Yes You Can Refile Your Chapter 13 Case, But Should You?

06 Sep Yes You Can Refile Your Chapter 13 Case, But Should You?

If you are facing a foreclosure, vehicle repossession, wage garnishment or other financial crisis, Chapter 13 bankruptcy can be a great tool to stop the chaos.  As the type of bankruptcy that includes a repayment plan, Chapter 13 can empower you to reduce your monthly payments, eliminate accruing interest on credit card debt, reduce your total indebtedness – all while protecting your real and personal property from creditor actions.If you are facing a foreclosure, vehicle repossession, wage garnishment or other financial crisis, Chapter 13 bankruptcy can be a great tool to stop the chaos.  As the type of bankruptcy that includes a repayment plan, Chapter 13 can empower you to reduce your monthly payments, eliminate accruing interest on credit card debt, reduce your total indebtedness – all while protecting your real and personal property from creditor actions.

When Chapter 13 plans work, they can literally be life changing and every experienced bankruptcy attorney can recount stories of grateful clients who successfully completed their Chapter 13 plans with property intact and debt gone.

Unfortunately, however, most Chapter 13 plans fail before completion – in some jurisdictions the failure rate is 65% or higher.  Often repayment plans fail not because of bad faith on the part of debtors or even because of unrealistic budgeting.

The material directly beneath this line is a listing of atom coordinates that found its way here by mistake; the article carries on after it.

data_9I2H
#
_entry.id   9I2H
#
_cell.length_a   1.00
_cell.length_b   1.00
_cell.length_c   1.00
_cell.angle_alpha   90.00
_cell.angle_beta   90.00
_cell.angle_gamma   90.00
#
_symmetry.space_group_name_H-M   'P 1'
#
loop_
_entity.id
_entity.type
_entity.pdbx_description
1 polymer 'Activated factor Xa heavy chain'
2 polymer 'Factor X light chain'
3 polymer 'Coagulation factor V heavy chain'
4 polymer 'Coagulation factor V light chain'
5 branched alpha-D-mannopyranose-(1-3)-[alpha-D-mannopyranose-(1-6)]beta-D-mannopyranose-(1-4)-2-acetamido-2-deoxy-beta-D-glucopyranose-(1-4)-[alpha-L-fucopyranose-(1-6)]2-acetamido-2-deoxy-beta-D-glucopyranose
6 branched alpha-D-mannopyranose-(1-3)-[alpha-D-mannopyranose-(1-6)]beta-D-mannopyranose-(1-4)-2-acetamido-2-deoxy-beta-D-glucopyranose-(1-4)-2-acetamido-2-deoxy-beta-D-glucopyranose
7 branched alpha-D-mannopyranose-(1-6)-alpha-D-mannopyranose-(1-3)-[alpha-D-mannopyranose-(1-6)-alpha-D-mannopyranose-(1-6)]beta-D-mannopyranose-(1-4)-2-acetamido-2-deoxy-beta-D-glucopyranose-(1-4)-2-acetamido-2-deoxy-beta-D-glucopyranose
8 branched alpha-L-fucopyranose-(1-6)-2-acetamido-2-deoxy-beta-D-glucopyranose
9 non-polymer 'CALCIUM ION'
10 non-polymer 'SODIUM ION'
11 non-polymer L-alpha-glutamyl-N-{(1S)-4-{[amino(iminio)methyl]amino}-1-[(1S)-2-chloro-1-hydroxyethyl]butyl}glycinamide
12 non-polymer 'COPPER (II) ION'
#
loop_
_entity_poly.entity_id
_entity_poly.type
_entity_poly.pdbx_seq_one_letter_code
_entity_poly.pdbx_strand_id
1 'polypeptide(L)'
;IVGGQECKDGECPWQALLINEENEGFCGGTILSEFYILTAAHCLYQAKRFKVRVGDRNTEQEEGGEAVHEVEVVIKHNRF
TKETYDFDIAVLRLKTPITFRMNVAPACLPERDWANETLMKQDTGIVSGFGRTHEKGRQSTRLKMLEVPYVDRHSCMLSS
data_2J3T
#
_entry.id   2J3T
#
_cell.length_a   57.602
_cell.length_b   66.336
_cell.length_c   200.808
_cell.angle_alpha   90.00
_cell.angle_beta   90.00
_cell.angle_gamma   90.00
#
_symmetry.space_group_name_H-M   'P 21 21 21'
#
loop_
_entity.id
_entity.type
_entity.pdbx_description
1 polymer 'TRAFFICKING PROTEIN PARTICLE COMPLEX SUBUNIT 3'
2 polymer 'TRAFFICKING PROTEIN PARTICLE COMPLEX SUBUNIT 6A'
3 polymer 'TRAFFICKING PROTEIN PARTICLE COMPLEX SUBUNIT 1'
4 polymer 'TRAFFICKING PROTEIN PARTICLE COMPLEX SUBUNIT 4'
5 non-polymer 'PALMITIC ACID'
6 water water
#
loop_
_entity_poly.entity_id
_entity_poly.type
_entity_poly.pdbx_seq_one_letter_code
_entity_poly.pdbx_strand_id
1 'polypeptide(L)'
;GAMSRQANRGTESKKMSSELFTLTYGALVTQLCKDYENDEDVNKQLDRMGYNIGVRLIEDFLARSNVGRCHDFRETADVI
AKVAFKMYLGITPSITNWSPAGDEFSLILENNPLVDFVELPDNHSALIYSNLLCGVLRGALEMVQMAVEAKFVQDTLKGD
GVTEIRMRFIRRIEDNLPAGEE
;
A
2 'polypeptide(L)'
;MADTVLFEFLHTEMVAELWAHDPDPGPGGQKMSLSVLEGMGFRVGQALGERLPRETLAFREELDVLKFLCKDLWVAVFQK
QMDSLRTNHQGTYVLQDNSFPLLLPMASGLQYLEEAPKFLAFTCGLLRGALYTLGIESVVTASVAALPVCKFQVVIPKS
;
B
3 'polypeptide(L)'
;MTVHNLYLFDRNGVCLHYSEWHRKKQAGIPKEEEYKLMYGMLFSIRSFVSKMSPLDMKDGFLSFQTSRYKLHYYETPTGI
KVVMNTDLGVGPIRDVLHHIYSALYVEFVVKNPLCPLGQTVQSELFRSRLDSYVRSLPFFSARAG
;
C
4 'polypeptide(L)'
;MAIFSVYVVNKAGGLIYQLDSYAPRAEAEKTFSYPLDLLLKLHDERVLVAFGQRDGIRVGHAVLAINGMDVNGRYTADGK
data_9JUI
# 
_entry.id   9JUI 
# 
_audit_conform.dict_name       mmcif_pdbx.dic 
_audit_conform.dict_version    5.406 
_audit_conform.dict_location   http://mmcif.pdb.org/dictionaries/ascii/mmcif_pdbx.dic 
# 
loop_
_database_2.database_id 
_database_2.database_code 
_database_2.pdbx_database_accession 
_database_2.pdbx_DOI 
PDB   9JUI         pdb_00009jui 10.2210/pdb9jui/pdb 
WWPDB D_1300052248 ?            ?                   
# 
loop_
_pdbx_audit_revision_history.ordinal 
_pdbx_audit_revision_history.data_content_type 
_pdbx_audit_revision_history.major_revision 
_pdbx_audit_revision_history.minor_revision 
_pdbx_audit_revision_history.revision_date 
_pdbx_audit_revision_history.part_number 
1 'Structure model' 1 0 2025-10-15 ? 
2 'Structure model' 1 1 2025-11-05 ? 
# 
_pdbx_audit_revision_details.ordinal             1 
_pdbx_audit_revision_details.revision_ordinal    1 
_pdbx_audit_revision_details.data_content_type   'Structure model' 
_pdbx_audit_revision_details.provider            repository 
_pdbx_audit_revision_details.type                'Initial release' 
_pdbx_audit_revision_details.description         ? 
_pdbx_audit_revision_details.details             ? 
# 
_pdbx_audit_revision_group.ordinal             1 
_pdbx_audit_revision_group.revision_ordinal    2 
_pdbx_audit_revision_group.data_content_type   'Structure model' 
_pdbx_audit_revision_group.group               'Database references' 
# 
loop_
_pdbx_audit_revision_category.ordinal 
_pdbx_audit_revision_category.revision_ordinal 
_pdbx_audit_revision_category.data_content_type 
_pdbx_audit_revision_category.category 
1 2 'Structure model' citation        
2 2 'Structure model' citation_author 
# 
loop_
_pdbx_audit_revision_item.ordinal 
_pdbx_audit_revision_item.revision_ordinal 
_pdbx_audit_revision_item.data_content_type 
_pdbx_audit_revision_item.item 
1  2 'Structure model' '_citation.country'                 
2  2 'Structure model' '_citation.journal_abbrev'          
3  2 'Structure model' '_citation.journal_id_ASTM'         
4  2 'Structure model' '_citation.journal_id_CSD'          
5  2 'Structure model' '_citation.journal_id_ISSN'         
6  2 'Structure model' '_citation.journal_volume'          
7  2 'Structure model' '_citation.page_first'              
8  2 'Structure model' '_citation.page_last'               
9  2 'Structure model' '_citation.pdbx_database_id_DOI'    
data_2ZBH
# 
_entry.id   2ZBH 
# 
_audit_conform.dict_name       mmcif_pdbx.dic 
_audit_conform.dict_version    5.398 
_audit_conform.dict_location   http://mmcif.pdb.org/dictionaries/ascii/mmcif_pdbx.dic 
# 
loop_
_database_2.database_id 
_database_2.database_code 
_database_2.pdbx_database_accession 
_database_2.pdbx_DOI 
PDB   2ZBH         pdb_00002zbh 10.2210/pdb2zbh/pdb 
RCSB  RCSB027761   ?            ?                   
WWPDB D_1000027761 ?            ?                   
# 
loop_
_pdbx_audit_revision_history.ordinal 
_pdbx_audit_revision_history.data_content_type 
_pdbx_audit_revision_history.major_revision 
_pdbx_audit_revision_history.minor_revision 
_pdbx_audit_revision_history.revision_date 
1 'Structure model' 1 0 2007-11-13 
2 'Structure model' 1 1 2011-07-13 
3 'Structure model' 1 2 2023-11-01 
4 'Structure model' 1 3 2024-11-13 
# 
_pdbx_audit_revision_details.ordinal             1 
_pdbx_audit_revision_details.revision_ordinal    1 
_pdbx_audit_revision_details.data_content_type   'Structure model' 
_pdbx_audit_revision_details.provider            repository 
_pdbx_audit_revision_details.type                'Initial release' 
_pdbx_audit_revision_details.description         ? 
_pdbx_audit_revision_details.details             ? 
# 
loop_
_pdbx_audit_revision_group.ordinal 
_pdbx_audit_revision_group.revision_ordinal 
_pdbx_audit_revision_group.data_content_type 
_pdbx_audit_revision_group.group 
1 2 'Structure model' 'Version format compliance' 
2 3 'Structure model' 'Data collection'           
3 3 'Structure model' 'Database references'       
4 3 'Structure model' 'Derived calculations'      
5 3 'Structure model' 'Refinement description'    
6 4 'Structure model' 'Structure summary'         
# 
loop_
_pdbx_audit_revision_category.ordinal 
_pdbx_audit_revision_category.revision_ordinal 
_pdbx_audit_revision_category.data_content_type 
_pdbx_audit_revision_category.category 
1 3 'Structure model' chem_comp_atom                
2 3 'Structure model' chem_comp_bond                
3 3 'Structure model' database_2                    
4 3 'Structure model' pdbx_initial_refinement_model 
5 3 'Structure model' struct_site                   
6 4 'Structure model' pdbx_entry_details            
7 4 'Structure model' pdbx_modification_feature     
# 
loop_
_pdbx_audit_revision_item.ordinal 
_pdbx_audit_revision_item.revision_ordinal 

Sometimes cases fail because debtors don’t fully understand their obligations under their filed plan, or because their lawyers are inexperienced with Chapter 13 law and practice.

Many times plans fail because of the same unpredictable factors that drive people into bankruptcy in the first place:

  • unexpected job loss or changes
  • unexpected illnesses
  • unexpected home or vehicle repair needs
  • family emergencies

Unfortunately, most Chapter 13 trustees will not allow you to allocate any money from your household budget to an “emergency fund.”  Instead, every penny of your disposable income must be paid into your Chapter 13 plan.

This means that for the duration of your Chapter 13 case – usually 60 months (5 years) you have to hope that you experience no interruption in pay, no unexpected home or vehicle repairs, and no family emergencies.  And if you do have an emergency you have to contact your lawyer and file a motion to suspend payments, or reduce your plan payments and hope that the numbers work and that you can struggle through.

Statistics, in the form of the high rate of failing Chapter 13 plans, suggests that the bankruptcy system’s current approach to household budgeting does not work but until a change occurs in the “institutional mindset” we are stuck with the current system.

If your Chapter 13 Repayment Plan is Dismissed by the Court You Can Refile…With Strings Attached

If your case does get dismissed because of your failure to keep your trustee payments current, you (usually) do have the option to refile.  However the bankruptcy law does not assume good faith for refiled cases.

A number of years ago, bankruptcy judges looked at refiled Chapter 13 cases on a case by case basis.  And, yes there were some abuses.  Dishonest debtors would file Chapter 13 to stop a foreclosure, then transfer the property to friends and relatives who would file, dismiss and refile solely for the purpose of avoiding foreclosure and living in homes for free.  In states with judicial foreclosure, where the process can take months or years, a scheming debtor could live for free indefinitely.